This is the second of three posts this week celebrating the works of Richard Donner. Click here and here for the other two posts.
Maverick. Some of you are crying foul, I'm sure. What about Unforgiven? The Sergio Leone spaghetti westerns? The Wild Bunch? John Wayne! Frankly, you can take all of those. Mr. Maverick is number one with a bullet. Allow me to break it down for you.
First of all, I'm not a fan of westerns. It's probably my least favorite genre in cinema only because it is so limited to what it can do. How many westerns have you seen had the following cliches? The lone cowboy butting into situations that don't pertain to him. The gunfight/fistfight on the streets with nervous townspeople looking on. A scene in a bar where shots of whiskey are served and/or the bottles are smashed to pieces. Lingering shots of men on horses slowly passing through gorgeous landscapes. I could go on and on. Without fail, these scenes are in every western. I'm just bored of watching the same recycled scenarios. (Horror is no better, honestly, but I think you can be more creative when it comes to blood and gore.)
When I saw the dour and lifeless Cowboys and Aliens this summer, I was trying to think of westerns that were actually fun. Back to the Future Part 3 had the typical cliches, for sure, but at least the film toyed with the usual conventions by including the loopy element of time travel. Then you have Blazing Saddles, which I am always reminded of whenever I see cowboys sitting around a campfire. And don't get me wrong. Recent entries of the western canon, like True Grit, Open Range, Appaloosa, and 3:10 to Yuma are all damned fine films. But where's the fun?
Being an outsider when it comes to westerns, I missed out on all of the cameos and references. Actors like Leo Gordon, Denver Pyle, Robert Fuller, James Drury, so beloved in the old school classics of TV's past, are given the royal treatment in Maverick. The film is a love letter to those enjoyed those serials back in the day. Even though I'm not in that particular fan club, I can still appreciate what Goldman and Donner have done here. Even Donner himself had a hand in those serials in the 60s. It's hard not to embrace the love and affection displayed on screen.
He and Goldman toy marvelously with the storytelling structure. The first half is a flashback, while the second half is told in "real time." This gives the film a greater sense of urgency, a larger element of surprise. They also utilize Maverick's voiceover to hilarious effect. Upon meeting Alfred Molina's Angel, Gibson voices, "From the moment I slapped eyes on this hombre, I smelled trouble. And refried beans."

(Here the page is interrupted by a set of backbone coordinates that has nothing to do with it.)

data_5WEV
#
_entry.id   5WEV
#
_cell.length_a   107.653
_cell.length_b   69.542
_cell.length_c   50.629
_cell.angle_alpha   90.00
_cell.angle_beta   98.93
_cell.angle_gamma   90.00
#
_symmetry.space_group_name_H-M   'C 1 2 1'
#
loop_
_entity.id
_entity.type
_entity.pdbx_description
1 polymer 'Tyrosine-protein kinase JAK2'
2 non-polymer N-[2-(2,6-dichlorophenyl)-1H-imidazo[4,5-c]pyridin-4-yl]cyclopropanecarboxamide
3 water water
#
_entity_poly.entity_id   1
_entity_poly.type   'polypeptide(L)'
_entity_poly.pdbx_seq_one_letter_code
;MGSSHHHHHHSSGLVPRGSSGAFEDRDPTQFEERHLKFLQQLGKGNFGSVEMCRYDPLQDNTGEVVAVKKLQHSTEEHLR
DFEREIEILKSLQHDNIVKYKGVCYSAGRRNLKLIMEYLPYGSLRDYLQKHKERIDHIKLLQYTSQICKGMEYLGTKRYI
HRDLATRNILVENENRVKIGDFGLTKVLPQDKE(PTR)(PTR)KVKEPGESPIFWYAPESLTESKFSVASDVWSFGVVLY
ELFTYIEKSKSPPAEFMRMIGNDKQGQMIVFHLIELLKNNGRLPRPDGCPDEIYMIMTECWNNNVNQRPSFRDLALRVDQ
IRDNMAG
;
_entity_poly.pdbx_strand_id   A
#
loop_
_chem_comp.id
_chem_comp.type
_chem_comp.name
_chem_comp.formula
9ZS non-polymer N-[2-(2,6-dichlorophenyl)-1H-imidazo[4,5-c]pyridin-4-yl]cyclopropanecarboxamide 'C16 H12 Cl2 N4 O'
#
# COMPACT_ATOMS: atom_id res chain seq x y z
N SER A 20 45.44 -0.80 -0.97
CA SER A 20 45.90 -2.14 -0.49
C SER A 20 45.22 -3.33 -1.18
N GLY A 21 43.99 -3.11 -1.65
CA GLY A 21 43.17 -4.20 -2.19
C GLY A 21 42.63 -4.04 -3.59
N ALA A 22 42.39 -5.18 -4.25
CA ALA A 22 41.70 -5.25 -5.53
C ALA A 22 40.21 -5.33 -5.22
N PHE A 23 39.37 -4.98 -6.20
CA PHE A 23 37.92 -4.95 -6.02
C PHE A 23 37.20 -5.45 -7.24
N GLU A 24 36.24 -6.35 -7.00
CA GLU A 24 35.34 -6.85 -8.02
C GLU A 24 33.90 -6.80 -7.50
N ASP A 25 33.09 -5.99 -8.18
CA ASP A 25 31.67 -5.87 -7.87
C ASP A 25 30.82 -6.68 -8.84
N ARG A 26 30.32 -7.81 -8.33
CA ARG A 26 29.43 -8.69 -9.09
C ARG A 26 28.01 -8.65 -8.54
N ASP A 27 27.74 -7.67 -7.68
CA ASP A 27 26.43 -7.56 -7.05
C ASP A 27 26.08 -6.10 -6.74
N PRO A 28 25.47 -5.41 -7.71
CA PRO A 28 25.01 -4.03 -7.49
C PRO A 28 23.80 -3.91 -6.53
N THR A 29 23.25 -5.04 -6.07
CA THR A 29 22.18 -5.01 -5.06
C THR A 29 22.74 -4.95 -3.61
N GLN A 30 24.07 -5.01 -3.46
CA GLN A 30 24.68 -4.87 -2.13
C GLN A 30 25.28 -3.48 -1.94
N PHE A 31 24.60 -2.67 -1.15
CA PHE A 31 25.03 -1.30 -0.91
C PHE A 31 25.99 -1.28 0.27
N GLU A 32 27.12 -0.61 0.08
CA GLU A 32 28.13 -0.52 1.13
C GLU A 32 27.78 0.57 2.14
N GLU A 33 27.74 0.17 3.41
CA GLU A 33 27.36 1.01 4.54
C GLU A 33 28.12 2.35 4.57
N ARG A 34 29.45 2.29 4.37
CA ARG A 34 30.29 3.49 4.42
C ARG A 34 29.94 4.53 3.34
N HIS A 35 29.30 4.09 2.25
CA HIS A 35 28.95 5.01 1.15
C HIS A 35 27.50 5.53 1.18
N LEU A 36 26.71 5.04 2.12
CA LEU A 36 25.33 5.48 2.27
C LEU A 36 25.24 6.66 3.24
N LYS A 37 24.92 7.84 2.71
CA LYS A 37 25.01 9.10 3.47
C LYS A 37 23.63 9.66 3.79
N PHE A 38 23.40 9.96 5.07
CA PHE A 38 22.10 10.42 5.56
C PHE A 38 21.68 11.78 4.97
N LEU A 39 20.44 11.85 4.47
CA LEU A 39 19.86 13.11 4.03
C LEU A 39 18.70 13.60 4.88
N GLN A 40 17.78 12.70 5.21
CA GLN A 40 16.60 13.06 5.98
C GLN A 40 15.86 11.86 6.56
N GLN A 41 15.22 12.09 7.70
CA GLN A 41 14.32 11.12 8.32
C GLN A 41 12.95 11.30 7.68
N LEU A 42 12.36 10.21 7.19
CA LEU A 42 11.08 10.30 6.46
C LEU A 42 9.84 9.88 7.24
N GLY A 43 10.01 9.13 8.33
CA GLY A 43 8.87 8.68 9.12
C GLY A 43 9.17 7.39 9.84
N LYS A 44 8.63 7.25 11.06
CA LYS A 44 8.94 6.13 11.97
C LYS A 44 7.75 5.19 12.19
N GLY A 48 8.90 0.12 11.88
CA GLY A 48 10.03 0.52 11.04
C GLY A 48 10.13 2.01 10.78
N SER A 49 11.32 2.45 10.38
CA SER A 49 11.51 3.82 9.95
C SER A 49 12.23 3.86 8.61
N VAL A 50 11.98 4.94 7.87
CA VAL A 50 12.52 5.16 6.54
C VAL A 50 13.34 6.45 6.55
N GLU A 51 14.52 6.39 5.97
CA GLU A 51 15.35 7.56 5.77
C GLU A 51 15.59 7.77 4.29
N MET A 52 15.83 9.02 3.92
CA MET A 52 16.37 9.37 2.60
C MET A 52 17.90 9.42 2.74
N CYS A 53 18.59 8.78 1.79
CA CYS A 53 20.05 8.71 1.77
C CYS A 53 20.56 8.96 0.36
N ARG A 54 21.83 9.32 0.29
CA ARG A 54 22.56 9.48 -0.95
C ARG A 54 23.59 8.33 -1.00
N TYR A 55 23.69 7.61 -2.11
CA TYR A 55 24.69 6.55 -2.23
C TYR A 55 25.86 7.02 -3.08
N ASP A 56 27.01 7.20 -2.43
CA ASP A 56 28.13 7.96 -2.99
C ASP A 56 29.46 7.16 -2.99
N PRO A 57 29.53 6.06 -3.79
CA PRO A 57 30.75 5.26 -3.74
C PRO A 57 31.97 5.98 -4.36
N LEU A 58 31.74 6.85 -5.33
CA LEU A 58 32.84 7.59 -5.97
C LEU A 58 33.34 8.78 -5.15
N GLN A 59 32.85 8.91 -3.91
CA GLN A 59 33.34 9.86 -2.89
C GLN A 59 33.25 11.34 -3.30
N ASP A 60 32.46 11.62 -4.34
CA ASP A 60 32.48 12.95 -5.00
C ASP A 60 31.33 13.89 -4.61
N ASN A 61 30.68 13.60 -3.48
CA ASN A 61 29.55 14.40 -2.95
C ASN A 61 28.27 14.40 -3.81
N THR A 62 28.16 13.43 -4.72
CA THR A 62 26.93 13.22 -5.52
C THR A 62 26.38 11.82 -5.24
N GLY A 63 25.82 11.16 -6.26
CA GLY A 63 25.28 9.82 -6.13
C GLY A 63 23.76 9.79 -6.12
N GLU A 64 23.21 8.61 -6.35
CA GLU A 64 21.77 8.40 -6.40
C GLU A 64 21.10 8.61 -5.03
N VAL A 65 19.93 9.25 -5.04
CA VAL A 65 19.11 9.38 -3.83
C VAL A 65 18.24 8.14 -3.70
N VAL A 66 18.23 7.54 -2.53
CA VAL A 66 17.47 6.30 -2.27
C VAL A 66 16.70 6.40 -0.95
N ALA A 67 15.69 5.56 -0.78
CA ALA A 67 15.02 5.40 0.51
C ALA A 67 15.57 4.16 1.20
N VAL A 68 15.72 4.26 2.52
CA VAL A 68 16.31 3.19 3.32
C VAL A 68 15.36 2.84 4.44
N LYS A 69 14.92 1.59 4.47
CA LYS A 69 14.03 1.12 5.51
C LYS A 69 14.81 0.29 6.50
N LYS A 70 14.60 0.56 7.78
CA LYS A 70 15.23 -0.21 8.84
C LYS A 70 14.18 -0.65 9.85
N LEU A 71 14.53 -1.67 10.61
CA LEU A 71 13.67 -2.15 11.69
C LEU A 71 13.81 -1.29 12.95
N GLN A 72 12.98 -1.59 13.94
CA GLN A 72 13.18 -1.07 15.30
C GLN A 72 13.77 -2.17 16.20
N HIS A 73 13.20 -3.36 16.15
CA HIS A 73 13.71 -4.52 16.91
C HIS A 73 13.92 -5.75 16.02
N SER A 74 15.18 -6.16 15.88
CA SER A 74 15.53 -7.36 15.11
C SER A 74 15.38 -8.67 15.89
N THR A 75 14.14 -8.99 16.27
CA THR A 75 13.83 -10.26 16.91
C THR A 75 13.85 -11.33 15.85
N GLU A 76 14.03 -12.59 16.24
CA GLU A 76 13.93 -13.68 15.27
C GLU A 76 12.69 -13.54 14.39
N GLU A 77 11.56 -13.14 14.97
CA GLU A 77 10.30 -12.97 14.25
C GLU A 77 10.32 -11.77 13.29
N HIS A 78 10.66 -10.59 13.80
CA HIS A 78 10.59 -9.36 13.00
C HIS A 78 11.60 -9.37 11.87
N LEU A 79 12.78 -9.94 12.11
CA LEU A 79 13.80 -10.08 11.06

And Jodie Foster, who inexplicably drew the most criticism for her work here, has never been this light-footed. After winning Oscars for such heavy, wrenching performances from Silence of the Lambs and The Accused, it's a refreshing joy to see her in such a buoyant, almost ethereal role as ditzy, determined petty thief Annabelle Bransford. Her gorgeous angelic face complements Gibson's chiseled good looks. (I got a little thrill watching the two of them together again in this year's The Beaver, in which they played a married couple.)
Then you've got the heavies: James Coburn as the Commodore, the host of the big poker event of the year, and the invaluable Alfred Molina as Angel. Of course, like everyone in Maverick, the Commodore has a few tricks up his sleeve. And Angel is the poor schlub who continues to get duped by Maverick at every turn. Bret Maverick is always one step ahead of you, gentlemen. He knows how to read your tells.
Maverick is as good as it gets for me when it comes to pure well-oiled entertainment. The film helped cement 1994 as one of cinema's greatest of all-time. That year saw some of our best movie stars (Tom Hanks, John Travolta, Jim Carrey, Morgan Freeman) in some of their most memorable roles, and Gibson in Maverick is no exception.
When, if ever, will westerns be this fun again?
"You can't help it, can you? You really are irresistible."